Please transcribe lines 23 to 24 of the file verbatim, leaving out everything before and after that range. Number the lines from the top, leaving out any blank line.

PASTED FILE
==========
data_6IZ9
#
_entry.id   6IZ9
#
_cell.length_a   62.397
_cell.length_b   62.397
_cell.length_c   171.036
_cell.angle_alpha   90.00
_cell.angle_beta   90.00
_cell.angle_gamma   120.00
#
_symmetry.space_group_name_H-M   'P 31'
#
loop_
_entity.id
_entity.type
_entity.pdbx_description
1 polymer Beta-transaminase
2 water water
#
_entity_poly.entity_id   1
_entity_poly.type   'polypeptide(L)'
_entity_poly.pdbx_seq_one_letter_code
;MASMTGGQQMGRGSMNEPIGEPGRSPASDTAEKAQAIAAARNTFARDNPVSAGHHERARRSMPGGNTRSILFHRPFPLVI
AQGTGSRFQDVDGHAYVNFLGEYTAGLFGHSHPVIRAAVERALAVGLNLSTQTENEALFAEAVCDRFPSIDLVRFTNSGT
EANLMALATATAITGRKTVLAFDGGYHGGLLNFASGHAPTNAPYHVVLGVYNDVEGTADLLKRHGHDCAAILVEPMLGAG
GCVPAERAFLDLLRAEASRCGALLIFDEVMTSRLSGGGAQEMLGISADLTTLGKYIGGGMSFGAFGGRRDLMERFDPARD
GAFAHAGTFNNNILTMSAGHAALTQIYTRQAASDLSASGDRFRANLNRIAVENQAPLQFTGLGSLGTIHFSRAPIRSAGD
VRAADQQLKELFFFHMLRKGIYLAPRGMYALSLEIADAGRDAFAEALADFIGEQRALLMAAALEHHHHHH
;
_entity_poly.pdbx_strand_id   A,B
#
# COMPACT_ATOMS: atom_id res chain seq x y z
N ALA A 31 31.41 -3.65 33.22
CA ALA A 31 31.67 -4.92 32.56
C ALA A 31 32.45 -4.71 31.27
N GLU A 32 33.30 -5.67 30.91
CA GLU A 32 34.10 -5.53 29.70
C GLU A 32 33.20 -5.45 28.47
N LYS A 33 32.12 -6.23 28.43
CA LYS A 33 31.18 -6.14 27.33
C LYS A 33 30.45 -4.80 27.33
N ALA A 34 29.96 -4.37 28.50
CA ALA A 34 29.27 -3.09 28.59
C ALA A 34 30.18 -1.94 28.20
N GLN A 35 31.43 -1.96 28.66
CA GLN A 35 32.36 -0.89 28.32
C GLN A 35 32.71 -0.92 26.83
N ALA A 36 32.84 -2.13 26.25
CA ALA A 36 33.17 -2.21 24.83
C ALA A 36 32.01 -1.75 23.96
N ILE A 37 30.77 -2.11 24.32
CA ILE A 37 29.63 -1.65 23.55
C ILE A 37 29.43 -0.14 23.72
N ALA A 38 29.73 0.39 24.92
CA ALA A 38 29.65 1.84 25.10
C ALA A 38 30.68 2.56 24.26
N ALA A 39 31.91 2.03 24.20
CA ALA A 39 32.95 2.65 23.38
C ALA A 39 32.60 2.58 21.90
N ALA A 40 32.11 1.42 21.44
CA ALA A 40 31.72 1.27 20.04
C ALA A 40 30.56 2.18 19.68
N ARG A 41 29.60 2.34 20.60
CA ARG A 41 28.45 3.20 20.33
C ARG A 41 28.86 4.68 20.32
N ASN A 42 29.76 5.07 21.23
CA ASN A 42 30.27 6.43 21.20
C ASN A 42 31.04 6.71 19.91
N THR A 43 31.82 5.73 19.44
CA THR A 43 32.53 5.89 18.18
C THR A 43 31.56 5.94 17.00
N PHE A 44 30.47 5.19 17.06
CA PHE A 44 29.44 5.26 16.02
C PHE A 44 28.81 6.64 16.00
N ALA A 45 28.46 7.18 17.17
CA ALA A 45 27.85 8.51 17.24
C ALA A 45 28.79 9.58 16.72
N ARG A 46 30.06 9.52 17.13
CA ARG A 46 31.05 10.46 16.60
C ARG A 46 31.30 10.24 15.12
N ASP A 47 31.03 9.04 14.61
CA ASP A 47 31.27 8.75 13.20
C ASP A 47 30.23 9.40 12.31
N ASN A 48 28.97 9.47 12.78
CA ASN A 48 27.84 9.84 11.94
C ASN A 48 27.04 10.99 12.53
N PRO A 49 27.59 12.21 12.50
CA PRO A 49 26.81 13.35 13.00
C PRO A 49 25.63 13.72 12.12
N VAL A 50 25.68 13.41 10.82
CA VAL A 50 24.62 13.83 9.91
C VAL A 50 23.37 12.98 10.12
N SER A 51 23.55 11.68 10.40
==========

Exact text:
_entity_poly.pdbx_seq_one_letter_code
;MASMTGGQQMGRGSMNEPIGEPGRSPASDTAEKAQAIAAARNTFARDNPVSAGHHERARRSMPGGNTRSILFHRPFPLVI